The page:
Colorado State Safety Jack Howell Attempts To Make His Own Story In Border War Rivalry Against Wyoming | Sports

FORT COLLINS — Jack Howell needs no telling how important this game is.

Sure, he’s all ears when legendary Colorado State coach Sonny Lubick comes in to speak to the team because everyone in Fort Collins listens when Lubick speaks.

But if there’s anyone in this dressing room who least needs a history lesson, it’s Howell. He’s been saying it since the clock struck zero Saturday night against San Jose State: “It’s Wyoming week.”

Sonny Lubick

**FILE** Colorado State Coach Sonny Lubick leads his team in the third quarter of Colorado State’s 30-6 victory over Weber State in a football game in Fort Collins, Colorado Saturday September 2, 2006. Lubick will be in the lead team into Saturday’s game against domestic rivals Colorado. (AP Photo/David Zalubowski, File)

The fact that Lubick is sharing stories of Howell’s father, John, from his active CSU days in the late ’90s should tell you everything you need to know about how he’s feeling ahead of Saturday’s latest installment of Border War.

“I love CSU and everything we stand for,” Howell told the Denver Gazette. “When we have a rival like Wyoming I respect their program but we want to cheer them on in every aspect of the game.”

That passion for Rams football has been evident since he stepped onto campus last year.

Howell quickly made his mark and, as a true freshman, became a key player on the CSU defense, even being named a Freshman All-American by the FWAA. He’s confirmed that this season and is likely to win All-Mountain West as the player with the most average tackles per game in the conference.

Colorado St. Washington St. Football

Colorado State defenseman Jack Howell runs after intercepting a Washington State pass during the second half of an NCAA college football game Saturday, Sept. 17, 2022 in Pullman, Wash. (AP Photo/ YoungKwak).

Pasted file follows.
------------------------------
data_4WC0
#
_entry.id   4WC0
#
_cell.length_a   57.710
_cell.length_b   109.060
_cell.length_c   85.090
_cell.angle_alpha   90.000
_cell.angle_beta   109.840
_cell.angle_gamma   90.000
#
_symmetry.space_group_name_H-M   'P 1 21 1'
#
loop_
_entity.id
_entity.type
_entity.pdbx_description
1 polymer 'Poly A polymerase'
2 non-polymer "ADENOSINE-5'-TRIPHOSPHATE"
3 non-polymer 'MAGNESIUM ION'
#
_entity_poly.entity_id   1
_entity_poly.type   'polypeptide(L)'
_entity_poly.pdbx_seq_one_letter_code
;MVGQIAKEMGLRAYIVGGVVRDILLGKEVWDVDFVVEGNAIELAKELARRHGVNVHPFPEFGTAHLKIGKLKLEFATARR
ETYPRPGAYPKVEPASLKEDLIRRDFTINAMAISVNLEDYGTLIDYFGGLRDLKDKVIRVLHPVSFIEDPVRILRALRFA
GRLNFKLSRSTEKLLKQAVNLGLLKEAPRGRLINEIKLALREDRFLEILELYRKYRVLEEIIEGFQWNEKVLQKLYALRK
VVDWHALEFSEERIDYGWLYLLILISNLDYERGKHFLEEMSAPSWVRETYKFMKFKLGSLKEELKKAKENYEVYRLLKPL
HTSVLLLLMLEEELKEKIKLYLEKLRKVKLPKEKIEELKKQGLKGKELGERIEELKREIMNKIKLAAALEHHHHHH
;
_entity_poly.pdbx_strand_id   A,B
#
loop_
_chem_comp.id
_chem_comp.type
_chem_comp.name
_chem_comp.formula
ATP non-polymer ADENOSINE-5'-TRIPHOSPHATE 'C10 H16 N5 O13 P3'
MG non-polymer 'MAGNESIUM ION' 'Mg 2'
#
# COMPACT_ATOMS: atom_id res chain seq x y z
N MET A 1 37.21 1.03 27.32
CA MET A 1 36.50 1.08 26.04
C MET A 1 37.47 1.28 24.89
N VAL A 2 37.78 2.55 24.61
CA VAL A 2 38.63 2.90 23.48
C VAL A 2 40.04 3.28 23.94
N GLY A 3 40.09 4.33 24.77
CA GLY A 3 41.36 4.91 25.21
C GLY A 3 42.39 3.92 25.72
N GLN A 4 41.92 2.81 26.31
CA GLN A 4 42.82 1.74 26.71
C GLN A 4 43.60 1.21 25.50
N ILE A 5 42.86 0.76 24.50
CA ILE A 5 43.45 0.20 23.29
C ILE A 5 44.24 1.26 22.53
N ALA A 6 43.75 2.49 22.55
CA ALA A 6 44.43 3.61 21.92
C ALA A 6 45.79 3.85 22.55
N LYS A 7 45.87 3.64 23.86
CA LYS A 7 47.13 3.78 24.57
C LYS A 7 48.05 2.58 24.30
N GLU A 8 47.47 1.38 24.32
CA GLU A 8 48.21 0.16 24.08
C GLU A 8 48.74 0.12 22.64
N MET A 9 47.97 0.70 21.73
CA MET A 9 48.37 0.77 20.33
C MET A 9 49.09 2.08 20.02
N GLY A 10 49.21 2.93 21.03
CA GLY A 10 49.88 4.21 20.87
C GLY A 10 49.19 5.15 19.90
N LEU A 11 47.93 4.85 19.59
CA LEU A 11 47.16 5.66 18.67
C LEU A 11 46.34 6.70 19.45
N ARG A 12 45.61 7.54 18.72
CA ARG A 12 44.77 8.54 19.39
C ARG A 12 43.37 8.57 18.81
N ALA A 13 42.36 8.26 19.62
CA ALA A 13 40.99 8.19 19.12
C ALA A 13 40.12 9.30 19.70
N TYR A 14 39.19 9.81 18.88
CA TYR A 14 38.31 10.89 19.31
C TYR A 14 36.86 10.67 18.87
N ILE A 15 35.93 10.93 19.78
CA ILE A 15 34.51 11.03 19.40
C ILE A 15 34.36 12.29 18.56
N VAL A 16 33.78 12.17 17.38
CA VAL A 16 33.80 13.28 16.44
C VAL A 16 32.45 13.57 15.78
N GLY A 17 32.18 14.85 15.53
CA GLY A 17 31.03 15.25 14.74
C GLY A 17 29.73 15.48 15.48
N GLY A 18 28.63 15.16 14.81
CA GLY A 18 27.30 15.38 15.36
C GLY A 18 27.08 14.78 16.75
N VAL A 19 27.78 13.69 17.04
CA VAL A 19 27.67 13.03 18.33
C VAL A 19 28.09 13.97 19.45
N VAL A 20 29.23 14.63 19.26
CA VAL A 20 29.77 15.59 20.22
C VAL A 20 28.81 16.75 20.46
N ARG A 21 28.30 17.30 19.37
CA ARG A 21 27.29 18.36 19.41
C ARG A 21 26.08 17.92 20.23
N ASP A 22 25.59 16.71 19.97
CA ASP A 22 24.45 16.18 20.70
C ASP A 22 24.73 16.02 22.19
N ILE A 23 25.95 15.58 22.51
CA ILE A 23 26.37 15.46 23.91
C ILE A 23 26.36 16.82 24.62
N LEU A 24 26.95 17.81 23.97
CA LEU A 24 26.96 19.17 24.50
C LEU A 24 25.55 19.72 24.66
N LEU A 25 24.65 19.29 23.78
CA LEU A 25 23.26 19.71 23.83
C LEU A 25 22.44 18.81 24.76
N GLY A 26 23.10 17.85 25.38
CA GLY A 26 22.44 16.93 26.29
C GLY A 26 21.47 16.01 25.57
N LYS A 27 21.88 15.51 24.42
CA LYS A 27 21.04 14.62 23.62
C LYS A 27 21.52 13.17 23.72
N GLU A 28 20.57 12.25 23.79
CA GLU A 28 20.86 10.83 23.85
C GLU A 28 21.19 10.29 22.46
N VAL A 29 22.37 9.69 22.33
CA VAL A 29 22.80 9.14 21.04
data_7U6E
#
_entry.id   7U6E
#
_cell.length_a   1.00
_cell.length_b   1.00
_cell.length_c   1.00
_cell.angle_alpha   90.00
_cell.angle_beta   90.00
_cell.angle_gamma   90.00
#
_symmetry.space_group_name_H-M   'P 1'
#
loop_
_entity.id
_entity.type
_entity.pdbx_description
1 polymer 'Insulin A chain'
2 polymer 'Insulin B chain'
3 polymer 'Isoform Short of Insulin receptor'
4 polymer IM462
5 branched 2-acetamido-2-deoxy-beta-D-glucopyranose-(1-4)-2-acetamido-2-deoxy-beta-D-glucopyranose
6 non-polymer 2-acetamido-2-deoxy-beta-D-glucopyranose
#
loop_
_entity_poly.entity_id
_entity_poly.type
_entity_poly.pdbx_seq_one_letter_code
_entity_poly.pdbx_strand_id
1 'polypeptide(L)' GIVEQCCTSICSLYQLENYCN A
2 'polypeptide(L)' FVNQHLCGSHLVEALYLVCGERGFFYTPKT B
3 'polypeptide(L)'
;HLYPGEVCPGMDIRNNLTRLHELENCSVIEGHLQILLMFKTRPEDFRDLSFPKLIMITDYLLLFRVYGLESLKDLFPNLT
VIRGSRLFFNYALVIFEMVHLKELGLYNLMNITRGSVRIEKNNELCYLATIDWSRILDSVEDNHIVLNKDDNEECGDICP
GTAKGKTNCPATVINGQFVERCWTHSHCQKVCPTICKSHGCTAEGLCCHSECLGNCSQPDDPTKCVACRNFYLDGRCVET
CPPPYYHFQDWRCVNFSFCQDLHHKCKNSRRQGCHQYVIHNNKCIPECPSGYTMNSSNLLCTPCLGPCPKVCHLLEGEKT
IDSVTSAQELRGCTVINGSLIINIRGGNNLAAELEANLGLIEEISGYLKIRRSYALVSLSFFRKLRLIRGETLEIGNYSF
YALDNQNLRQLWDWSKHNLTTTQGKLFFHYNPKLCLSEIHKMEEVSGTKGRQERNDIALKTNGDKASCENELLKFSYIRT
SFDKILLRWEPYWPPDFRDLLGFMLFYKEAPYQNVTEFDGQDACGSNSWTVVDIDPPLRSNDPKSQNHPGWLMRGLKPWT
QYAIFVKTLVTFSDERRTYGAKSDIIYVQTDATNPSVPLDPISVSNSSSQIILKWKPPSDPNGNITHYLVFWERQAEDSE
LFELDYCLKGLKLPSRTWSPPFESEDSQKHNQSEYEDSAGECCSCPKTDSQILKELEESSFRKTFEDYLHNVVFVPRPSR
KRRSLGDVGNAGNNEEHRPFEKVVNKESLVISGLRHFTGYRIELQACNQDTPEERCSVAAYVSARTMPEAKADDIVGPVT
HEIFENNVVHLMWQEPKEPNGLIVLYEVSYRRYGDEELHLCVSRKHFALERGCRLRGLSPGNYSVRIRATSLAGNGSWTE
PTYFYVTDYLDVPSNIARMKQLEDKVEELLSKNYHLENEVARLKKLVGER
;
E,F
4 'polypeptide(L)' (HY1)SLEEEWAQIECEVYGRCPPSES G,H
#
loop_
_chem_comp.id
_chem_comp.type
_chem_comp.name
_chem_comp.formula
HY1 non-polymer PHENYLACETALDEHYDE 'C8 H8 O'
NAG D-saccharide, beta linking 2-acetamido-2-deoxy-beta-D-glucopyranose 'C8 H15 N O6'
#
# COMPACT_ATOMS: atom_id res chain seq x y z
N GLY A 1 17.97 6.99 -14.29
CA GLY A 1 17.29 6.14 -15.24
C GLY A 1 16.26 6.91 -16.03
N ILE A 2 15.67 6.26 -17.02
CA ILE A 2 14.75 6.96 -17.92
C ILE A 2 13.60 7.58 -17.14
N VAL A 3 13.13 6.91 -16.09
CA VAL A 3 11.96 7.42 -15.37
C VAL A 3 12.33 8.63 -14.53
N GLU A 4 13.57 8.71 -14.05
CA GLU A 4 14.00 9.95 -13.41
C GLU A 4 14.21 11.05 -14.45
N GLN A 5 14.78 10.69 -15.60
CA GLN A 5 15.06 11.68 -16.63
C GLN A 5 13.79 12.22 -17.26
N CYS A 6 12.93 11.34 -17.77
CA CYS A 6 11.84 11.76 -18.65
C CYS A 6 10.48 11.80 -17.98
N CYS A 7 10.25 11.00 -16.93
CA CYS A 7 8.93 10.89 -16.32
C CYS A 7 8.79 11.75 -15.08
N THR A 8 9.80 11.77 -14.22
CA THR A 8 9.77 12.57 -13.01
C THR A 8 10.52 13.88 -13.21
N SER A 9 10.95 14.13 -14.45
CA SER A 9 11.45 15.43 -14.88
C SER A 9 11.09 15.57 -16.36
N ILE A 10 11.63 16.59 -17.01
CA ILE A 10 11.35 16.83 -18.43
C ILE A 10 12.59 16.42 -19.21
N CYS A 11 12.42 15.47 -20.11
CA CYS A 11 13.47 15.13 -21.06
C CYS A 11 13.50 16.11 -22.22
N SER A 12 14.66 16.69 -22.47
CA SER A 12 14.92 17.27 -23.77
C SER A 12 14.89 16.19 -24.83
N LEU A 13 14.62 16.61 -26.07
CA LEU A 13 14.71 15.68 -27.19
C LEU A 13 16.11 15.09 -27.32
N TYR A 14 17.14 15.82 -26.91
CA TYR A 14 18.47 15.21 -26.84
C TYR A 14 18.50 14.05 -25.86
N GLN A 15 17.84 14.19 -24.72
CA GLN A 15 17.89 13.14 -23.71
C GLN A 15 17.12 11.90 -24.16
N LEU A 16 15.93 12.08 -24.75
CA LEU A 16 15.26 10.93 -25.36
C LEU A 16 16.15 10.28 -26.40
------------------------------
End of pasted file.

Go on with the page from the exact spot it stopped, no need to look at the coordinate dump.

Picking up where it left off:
He helped lead the Rams to a much better defense in the second half of the season. Gone are the failures from the non-conference schedule and this is where the tight defensive battles at Mountain West play out. Including last week’s loss, CSU had a chance of winning all but one of their five conference games this season in the fourth quarter. Still, Howell isn’t satisfied.

“It’s good that we’re starting to put some things together, but the expectation is to win, plain and simple,” Howell said.

But it’s not just about his game on the pitch. He’s already become a key voice in a dressing room that desperately needs someone to reignite pride in the program.

“That’s me,” Howell said. “You play the hand you’re dealt and unfortunately a lot of starters have had to go, a lot of experienced players go on and find other opportunities, but that’s football so you have to deal with that. A lot of teams didn’t give me a chance after high school, so I’m loyal to CSU.”

The fact that he’s getting the chance to succeed at the same school that gave his dad, who worked his way up from walk-on to all-conference player to Super Bowl winner in the NFL, a chance has it Start his career made much more enjoyable.

“Every time I put my jersey on, I’m playing for my last name, I’m playing for my god, I’m playing for my family,” Howell said. “A big part of who I am today is thanks to my father.”


The Carolina Panthers’ Keary Colbert (83) runs past the Tampa Bay Buccaneers’ John Howell (38) for a 24-yard touchdown in the first quarter in Charlotte, NC Sunday November 28, 2004. (AP Photo/Chuck Burton)

It’s been a challenging first season at Fort Collins for Jay Norvell. Over a dozen players, including several starters, left the program and he stressed to his players that they need to understand why they play football.

“Any player playing any game needs to know what their why is,” Norvell said. “He knows why he’s playing. He really loves this school. He loves the opportunity to play here. It just means so much to him and we want that to be reflected throughout our squad, the importance of games like this and the pride we take in our programme.”

Getting more players like Howell is a good place to start, although that’s easier said than done. Just listen to his mindset going into this iconic rivalry game this week.

“We want them to dread playing us every year,” Howell said.

And nothing would make him happier than lifting that bronze shoe in the air at Canvas Stadium on Saturday night.

“I need it,” Howell said.